HARRISONBURG, Va. — Nearly 1,000 miles apart, two head football coaches and their staffs experienced similar moments Sunday.
With a day less to work with before Friday’s 6 p.m. FCS playoff quarterfinal, University of Northern Iowa head coach Mark Farley and James Madison head coach Curt Cignetti worked hard to get a feel for opponents their programs have never faced.
“It does create extra homework,” Farley said of the Friday game and a first-time opponent. “You’ve got to get a feel for them. It took me ... I’m sitting here a day and a half later and I’m starting to get a feel for them. The first time through (the film) I couldn’t get a bead on them. It is starting to fall together now that I’ve seen it enough times.
“It is a double-edged sword. Just as if you want to look at it from the other side, this is the first time they’ve seen us.
Cignetti admitted as much in his weekly press conference.
“They do seem to change quite a bit week to week on offense and defense,” Cignetti said. “We watched the first three games working backward on their defense. They’re a four-down (linemen) defense and we thought we had a bead on them with what was going on and then all of sudden you put the next game on and they’re a three-down (linemen) and almost exclusively three-down from that point on with mixing in four down.
“So there’s a little bit of an unknown in terms of what you are going to see, but that’s football.”
What Farley has learned about James Madison (12-1) is the Dukes are impressive across the board in all three phases of the game.
Offensively, senior quarterback Ben DiNucci completes 71 percent of his passes and has thrown just four interceptions while also being a player you’ve got to account for in James Madison’s vaunted rush game.
DiNucci has rushed for 492 yards and six scores. Percy Agyei-Obese leads the Dukes with 974 yards and 18 scores, while Jawon Hamilton has led James Madison in rushing in each of its last three games and has contributed 784 yards and five scores.
The Dukes averaged 255 rushing yards per game and have been held under 150 just once this season — 126 in a win over William & Mary. They have rushed for 394 and 332 yards, respectively, in their last two games.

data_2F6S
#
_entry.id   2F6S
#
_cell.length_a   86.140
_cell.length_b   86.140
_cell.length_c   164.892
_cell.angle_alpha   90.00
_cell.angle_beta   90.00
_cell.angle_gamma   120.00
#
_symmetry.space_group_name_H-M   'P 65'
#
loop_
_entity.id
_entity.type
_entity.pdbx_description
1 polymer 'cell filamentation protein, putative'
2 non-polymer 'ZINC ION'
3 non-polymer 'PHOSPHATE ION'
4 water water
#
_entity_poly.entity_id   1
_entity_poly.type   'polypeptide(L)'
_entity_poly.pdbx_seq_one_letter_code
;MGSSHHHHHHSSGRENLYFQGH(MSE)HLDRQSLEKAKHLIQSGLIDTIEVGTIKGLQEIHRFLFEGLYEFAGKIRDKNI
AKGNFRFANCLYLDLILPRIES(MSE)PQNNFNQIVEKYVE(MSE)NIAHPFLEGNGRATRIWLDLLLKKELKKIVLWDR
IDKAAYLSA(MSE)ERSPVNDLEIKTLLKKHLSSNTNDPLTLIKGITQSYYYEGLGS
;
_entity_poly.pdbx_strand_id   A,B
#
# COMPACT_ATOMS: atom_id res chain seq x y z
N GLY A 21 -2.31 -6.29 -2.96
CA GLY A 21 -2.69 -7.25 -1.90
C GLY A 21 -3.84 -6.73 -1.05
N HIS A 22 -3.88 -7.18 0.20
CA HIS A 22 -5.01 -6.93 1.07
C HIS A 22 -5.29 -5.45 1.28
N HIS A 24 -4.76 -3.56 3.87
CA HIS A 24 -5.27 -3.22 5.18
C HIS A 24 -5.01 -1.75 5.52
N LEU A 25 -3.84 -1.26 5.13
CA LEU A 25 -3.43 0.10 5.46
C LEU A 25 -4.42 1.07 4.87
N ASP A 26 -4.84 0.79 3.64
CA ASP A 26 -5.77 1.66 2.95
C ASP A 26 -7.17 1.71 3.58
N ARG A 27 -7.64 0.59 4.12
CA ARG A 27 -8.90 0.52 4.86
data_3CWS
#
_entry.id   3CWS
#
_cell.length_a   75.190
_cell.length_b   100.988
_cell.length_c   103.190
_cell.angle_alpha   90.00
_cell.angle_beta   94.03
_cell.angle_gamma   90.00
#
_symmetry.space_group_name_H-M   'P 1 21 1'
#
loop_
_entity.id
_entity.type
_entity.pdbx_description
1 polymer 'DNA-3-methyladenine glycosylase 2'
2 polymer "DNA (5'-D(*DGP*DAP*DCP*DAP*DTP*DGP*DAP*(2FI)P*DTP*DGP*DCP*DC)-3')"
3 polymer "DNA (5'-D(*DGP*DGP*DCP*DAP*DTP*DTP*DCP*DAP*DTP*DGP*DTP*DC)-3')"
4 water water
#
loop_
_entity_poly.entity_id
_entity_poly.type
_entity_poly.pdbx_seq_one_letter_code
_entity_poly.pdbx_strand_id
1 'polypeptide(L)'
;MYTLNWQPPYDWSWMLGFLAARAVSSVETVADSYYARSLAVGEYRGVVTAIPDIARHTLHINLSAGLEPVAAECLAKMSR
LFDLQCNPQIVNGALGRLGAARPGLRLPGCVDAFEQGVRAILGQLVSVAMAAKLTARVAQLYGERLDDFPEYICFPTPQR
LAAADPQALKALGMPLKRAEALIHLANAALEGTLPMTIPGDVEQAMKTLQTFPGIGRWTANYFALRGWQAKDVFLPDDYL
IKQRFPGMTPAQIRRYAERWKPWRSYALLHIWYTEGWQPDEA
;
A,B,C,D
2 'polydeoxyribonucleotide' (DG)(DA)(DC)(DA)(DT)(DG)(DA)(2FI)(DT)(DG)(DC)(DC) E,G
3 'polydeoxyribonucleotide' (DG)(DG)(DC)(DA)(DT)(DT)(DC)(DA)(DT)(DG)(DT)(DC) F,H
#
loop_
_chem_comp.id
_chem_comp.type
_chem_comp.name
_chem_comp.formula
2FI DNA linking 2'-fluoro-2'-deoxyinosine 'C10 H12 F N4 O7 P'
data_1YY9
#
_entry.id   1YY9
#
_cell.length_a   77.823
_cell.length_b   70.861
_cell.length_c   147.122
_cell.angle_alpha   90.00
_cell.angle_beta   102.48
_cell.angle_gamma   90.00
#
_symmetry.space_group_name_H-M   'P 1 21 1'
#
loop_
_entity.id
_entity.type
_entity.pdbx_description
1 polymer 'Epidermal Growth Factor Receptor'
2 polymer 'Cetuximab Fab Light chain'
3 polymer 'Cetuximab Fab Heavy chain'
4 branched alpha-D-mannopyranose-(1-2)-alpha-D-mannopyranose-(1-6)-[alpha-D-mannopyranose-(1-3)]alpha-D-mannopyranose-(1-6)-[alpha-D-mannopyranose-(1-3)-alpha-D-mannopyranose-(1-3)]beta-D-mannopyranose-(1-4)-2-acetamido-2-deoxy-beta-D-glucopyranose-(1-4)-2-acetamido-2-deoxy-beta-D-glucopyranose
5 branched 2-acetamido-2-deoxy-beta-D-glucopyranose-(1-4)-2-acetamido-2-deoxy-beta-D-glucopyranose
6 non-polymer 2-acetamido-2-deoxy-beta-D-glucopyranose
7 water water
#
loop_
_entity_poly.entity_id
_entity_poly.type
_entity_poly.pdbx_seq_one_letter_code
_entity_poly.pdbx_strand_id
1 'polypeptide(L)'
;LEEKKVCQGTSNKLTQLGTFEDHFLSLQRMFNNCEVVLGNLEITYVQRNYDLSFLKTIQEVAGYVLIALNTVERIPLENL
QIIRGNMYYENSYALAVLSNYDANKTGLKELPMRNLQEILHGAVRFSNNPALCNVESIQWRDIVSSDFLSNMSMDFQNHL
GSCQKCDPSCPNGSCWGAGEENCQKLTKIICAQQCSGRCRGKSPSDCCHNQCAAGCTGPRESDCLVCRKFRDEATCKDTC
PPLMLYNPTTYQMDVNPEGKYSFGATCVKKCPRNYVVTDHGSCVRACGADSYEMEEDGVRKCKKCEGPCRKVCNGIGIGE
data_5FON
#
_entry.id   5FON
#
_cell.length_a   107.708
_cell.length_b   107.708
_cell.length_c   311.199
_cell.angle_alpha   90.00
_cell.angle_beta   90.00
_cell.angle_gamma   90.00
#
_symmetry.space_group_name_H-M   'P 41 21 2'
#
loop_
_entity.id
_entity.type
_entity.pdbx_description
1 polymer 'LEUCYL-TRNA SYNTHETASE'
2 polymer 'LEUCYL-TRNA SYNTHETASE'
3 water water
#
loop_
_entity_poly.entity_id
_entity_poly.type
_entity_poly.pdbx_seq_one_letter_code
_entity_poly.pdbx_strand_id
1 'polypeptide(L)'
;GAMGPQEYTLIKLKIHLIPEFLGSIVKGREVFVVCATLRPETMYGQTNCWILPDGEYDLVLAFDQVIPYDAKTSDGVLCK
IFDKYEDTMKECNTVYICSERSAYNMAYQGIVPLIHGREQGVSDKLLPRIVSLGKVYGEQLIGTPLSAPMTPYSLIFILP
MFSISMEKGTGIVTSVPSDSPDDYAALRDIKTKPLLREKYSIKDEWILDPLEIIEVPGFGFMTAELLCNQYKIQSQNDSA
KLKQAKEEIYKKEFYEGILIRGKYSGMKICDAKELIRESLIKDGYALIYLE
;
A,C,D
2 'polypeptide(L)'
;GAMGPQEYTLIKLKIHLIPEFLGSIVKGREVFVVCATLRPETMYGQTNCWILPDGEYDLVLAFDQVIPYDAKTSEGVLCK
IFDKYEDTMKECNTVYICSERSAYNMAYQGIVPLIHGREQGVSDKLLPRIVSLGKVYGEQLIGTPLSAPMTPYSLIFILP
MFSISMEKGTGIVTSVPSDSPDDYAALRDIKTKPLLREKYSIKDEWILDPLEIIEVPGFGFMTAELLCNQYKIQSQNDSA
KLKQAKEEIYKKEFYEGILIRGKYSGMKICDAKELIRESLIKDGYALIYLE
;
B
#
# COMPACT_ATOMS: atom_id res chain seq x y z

Wide receiver Brandon Polk provides a quick-strike option and a balance to the run game with 1,062 receiving yards and 10 scores.
Last week in a 66-21 win over Monmouth, James Madison scored on all nine of its possessions.
“Offensively they are so sound and they do what they do and they do it very well,” Farley said.
“They have a lot of good skill players,” Panther defensive tackle Jared Brinkman added. “They have two good receivers and a great rotation of running backs. A group that is in sync. The QB is a really good runner, too. He’s looking to pull the ball so that is one thing we are going to need to sit on.”
While the Dukes lead the country with a 44.1 points per game average, the team also has a high-level defense led by defensive ends Ron’Dell Carter and John Daka, who have combined for 48 tackles for loss and 25 sacks.
“Very good and fast across the board … linebackers, safeties and the defensive line is especially quick off the ball,” UNI running back Trevor Allen said.
As far as limiting the havoc Carter and Daka create on a game-by-game basis, Allen adds the Panthers can’t snap their fingers and be completely different.
“We aren’t going to do anything out of the ordinary,” Allen said. “We are going to stick to our game plan. We are going to run the ball, mix in passes here and there and that is what we do.
“That is what has gotten us this far. It is what has been successful and we are going to stick to it.”
The Dukes are allowing just 63 rushing yards per game and like UNI are holding opponents to fewer than 300 yards total offense. While James Madison gave up a 93-yard run to Monmouth on the Hawks’ first play of the game last week, Monmouth finished with exactly 93 rushing yards on 18 carries.
James Madison has its own concerns with UNI’s size on offense and the speed of the Panthers’ defense.
“I think they have really good team speed on defense, the secondary runs really well,” Cignetti said. “The linebackers are bigger than what we usually see and the secondary is extremely athletic.”
Elerson Smith and his 21 tackles for loss and 14 sacks also caught Cignetti’s eye.
“When you get that many sacks that means you are a quick twitch guy,” Cignetti added. “Their whole defensive front is very impressive. This will be one of the better defenses we face this year without a question.”
Both teams, defensively, are ball hawking units. James Madison has generated 24 turnovers and has a plus-11 turnover margin. UNI has forced 32 turnovers, the fourth-most in the FCS, and leads the nation in turnover margin at plus-15.
With the forecast calling for freezing rain Friday night, holding onto the ball is imperative.
“The weather conditions could be iffy,” Cignetti said. “Friday night might be sloppy. Holding onto the football will be important.”
Having played in sleet (Weber State), rain (Illinois State) and on a snowy, icy field in Brookings, S.D., last week, UNI played in it all.
“It doesn’t matter,” Allen said. “At the end of the day both of us have to play in it. They are going to put a ball in between us and which team plays the best is going to win.”
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